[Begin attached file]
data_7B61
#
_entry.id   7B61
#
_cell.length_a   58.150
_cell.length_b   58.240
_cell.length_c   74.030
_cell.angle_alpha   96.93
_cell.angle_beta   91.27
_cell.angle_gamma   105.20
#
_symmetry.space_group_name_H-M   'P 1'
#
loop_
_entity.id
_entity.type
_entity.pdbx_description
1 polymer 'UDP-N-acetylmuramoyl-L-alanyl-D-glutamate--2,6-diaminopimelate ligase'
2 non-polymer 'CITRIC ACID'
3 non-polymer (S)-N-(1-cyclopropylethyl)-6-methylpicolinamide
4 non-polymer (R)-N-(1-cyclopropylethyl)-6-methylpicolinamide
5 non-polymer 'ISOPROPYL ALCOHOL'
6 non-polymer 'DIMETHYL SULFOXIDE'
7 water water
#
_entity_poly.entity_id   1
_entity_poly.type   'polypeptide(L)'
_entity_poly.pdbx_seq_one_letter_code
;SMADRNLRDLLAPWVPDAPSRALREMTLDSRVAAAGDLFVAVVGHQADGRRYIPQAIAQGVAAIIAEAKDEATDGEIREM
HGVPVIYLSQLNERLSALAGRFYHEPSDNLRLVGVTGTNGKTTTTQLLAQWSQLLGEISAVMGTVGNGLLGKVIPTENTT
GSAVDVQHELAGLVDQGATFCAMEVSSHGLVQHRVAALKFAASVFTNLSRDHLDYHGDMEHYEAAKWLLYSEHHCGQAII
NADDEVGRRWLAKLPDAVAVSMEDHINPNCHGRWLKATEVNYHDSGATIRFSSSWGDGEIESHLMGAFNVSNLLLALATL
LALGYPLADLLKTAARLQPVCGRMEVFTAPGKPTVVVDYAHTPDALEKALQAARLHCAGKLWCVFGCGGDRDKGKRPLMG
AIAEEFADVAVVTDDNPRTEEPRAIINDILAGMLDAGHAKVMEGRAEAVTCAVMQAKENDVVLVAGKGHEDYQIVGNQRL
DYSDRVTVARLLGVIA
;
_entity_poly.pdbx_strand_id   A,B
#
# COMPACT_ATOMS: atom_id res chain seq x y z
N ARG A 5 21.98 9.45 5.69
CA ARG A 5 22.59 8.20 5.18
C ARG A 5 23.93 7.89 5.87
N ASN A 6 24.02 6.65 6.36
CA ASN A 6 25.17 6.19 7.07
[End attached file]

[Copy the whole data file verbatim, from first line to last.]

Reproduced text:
data_7B61
#
_entry.id   7B61
#
_cell.length_a   58.150
_cell.length_b   58.240
_cell.length_c   74.030
_cell.angle_alpha   96.93
_cell.angle_beta   91.27
_cell.angle_gamma   105.20
#
_symmetry.space_group_name_H-M   'P 1'
#
loop_
_entity.id
_entity.type
_entity.pdbx_description
1 polymer 'UDP-N-acetylmuramoyl-L-alanyl-D-glutamate--2,6-diaminopimelate ligase'
2 non-polymer 'CITRIC ACID'
3 non-polymer (S)-N-(1-cyclopropylethyl)-6-methylpicolinamide
4 non-polymer (R)-N-(1-cyclopropylethyl)-6-methylpicolinamide
5 non-polymer 'ISOPROPYL ALCOHOL'
6 non-polymer 'DIMETHYL SULFOXIDE'
7 water water
#
_entity_poly.entity_id   1
_entity_poly.type   'polypeptide(L)'
_entity_poly.pdbx_seq_one_letter_code
;SMADRNLRDLLAPWVPDAPSRALREMTLDSRVAAAGDLFVAVVGHQADGRRYIPQAIAQGVAAIIAEAKDEATDGEIREM
HGVPVIYLSQLNERLSALAGRFYHEPSDNLRLVGVTGTNGKTTTTQLLAQWSQLLGEISAVMGTVGNGLLGKVIPTENTT
GSAVDVQHELAGLVDQGATFCAMEVSSHGLVQHRVAALKFAASVFTNLSRDHLDYHGDMEHYEAAKWLLYSEHHCGQAII
NADDEVGRRWLAKLPDAVAVSMEDHINPNCHGRWLKATEVNYHDSGATIRFSSSWGDGEIESHLMGAFNVSNLLLALATL
LALGYPLADLLKTAARLQPVCGRMEVFTAPGKPTVVVDYAHTPDALEKALQAARLHCAGKLWCVFGCGGDRDKGKRPLMG
AIAEEFADVAVVTDDNPRTEEPRAIINDILAGMLDAGHAKVMEGRAEAVTCAVMQAKENDVVLVAGKGHEDYQIVGNQRL
DYSDRVTVARLLGVIA
;
_entity_poly.pdbx_strand_id   A,B
#
# COMPACT_ATOMS: atom_id res chain seq x y z
N ARG A 5 21.98 9.45 5.69
CA ARG A 5 22.59 8.20 5.18
C ARG A 5 23.93 7.89 5.87
N ASN A 6 24.02 6.65 6.36
CA ASN A 6 25.17 6.19 7.07